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More options to effectively deal with low level, first-time offenders

For more information, contact Dave Grills (Member for the Mining and Pastoral Region).

Courts will be given more options when sentencing low-level offenders in an effort to reduce the over-representation of Aboriginal people in Western Australia's criminal justice system.

Member for the Mining and Pastoral Region Dave Grills MLC said he supported the introduction of the Sentencing Legislation Amendment Bill 2016 into State Parliament.

“This Bill proposes to allow an offender to undertake community work in lieu of paying a fine under an enhanced Conditional Release Order regime,” Mr Grills said.

“These amendments form part of the State Government's commitment to divert low level, first-time offenders away from sentences that could lead to incarceration.

“As a former police officer, I have witnessed how this can and does lead to a cycle of offending and convictions, where an inability or unwillingness to pay the fines leads to entry into the fines enforcement system and potentially imprisonment.”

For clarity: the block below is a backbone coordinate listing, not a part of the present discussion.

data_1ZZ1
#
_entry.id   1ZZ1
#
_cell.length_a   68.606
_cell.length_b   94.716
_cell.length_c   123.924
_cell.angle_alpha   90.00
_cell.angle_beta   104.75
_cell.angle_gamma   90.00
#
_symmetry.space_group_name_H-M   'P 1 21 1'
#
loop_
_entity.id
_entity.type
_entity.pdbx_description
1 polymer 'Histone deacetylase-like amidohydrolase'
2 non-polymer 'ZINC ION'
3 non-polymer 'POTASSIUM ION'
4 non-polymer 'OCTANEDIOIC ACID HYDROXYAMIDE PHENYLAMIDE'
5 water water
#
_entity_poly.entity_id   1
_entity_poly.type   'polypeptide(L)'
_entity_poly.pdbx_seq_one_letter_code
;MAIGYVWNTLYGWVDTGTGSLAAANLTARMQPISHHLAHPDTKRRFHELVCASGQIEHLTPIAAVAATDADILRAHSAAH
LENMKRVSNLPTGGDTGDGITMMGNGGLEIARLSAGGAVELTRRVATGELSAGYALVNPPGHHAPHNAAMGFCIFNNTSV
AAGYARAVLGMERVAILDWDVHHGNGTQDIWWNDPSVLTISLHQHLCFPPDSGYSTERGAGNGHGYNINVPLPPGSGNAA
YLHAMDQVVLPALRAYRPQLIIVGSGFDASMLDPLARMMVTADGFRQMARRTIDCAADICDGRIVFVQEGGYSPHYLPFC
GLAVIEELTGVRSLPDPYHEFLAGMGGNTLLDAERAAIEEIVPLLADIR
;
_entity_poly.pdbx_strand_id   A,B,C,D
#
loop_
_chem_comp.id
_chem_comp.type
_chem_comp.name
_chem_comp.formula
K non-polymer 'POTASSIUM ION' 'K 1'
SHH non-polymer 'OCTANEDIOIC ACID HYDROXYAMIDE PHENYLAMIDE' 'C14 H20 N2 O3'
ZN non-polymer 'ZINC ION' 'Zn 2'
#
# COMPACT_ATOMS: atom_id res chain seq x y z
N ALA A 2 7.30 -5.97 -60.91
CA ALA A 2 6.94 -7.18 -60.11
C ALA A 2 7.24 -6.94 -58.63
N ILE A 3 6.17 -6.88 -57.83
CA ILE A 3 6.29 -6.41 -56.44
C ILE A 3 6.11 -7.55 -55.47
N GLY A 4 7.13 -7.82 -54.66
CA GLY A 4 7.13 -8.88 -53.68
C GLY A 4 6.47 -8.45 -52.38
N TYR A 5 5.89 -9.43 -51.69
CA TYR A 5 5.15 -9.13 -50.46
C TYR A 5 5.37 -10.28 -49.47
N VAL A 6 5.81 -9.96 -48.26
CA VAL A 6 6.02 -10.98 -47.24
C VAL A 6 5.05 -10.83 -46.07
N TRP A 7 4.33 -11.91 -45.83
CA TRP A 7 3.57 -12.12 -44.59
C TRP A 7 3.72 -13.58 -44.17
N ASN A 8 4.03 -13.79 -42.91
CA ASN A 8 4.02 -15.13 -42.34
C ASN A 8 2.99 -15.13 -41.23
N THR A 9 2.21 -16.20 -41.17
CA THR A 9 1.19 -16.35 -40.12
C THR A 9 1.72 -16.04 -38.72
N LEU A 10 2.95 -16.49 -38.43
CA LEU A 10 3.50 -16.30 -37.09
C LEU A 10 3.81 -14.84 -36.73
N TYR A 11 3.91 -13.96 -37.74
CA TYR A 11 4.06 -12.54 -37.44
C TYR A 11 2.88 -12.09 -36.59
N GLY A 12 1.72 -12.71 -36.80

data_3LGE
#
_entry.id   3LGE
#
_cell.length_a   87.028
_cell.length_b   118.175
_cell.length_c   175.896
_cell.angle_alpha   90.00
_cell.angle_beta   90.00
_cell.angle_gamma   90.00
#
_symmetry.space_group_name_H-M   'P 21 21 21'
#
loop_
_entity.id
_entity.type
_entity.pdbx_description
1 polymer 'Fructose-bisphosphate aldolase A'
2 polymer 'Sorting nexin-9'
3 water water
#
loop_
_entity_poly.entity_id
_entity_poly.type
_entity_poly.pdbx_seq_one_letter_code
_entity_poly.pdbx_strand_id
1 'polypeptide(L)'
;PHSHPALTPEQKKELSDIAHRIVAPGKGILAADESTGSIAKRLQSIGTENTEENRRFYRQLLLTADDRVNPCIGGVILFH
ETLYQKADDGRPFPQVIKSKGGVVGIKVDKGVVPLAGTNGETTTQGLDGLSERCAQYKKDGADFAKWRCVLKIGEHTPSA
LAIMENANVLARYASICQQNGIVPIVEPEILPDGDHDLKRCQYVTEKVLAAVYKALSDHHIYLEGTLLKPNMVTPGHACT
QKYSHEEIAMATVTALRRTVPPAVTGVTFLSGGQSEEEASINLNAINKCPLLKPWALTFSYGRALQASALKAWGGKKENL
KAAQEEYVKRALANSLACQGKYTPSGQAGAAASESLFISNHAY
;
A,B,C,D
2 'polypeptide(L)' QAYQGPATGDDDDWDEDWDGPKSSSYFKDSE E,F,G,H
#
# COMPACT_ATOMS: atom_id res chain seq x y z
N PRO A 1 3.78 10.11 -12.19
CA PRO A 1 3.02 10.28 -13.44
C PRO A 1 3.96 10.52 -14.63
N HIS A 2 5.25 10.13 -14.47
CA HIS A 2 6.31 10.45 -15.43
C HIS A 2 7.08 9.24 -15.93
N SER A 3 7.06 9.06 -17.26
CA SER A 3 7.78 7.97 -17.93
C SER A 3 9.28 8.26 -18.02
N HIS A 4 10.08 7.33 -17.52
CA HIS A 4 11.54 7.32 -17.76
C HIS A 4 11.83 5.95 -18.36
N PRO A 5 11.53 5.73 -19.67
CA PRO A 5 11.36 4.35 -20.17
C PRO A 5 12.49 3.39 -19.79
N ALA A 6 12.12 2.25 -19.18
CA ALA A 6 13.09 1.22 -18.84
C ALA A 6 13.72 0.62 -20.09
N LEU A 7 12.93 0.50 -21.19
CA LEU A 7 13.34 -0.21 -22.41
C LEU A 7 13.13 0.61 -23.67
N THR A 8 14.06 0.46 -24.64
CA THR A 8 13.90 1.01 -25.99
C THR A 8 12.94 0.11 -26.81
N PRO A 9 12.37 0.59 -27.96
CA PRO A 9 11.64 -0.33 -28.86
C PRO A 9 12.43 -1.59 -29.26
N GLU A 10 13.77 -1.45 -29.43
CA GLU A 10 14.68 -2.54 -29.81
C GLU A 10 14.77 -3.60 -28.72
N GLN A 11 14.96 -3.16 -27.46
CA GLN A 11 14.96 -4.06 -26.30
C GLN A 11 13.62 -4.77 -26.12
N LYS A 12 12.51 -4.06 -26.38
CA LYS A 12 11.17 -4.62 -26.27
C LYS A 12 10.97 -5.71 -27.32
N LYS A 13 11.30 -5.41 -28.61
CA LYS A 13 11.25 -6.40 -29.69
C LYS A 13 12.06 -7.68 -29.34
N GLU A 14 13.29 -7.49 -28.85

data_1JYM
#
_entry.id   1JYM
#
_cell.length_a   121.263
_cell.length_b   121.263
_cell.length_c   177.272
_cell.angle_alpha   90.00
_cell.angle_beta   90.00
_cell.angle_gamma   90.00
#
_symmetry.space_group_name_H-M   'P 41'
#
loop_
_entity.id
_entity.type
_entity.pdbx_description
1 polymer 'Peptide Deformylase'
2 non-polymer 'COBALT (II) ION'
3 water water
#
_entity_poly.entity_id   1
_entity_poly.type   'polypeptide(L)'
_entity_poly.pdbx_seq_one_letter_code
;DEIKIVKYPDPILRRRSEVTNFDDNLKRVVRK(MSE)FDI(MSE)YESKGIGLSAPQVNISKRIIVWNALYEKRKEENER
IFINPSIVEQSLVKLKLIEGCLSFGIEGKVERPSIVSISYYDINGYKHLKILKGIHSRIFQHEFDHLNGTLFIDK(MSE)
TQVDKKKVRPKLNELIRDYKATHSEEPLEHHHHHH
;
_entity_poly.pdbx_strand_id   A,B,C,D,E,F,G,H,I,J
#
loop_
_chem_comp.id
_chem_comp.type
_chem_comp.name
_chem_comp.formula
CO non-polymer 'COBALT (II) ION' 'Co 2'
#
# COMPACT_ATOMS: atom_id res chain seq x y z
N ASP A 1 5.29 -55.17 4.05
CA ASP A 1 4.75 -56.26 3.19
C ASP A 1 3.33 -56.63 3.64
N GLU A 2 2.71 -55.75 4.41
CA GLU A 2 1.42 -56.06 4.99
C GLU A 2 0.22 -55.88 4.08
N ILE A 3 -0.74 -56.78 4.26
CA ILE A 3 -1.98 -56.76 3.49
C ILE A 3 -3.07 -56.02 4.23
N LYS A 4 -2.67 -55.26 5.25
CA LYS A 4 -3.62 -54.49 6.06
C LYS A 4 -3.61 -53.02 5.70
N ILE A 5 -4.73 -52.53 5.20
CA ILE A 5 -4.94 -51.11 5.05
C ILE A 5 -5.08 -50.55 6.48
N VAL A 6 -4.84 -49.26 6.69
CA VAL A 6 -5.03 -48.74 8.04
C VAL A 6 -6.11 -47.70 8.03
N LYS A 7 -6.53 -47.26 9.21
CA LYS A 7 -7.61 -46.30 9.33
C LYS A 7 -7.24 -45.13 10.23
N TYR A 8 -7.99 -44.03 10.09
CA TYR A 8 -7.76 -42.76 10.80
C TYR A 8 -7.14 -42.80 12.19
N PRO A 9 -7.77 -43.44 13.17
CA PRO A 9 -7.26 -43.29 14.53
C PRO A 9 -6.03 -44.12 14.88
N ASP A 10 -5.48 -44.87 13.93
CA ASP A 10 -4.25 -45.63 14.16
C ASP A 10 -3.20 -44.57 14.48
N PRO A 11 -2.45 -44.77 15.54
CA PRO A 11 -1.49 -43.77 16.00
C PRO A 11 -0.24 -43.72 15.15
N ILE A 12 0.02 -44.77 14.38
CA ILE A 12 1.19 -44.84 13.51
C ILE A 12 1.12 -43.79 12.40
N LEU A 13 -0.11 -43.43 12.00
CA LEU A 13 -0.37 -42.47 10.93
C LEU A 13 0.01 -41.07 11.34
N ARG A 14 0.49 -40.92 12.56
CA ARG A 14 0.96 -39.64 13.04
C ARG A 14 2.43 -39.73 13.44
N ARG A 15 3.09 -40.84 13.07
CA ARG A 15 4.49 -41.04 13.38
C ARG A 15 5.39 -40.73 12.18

Mr Grills said that while legislation applied to everyone equally, there was an over-representation of Aboriginal people incarcerated, including in areas of the Mining and Pastoral Region. 

“One of the main aspects of the amendment is to reduce the incarceration of Aboriginal people for the non-payment of fines for low level offences, which did not warrant imprisonment,” he said.

“The State needs to take a firm, fair and friendly approach to enforcement and people need to be held responsible if they break the law. There are no exceptions.

“However, we need to be practical and avoid creating a spiral into incarnation for low level offences.”

The amendments enhance the current Conditional Release Order and provide the court with the ability to impose a fine, but then immediately offer the offender attendance at a rehabilitation program or unpaid community work in lieu of paying the fine.

"As this measure will be a direct alternative to a fine, the involvement of the offender in any programs or work will be by agreement and therefore voluntary,” Mr Grills said.

The hope is that some of the more than 5000 volunteer and not-for-profit community organisations and local governments across WA will become involved with the scheme.

The Bill complements the Bail Legislation Amendment Bill 2016, introduced into State Parliament in June to reduce the risk of accused people being unnecessarily remanded in custody, particularly those living in regional and remote WA.

For media enquiries contact Dave Grills MLC on (08) 9071 500 or email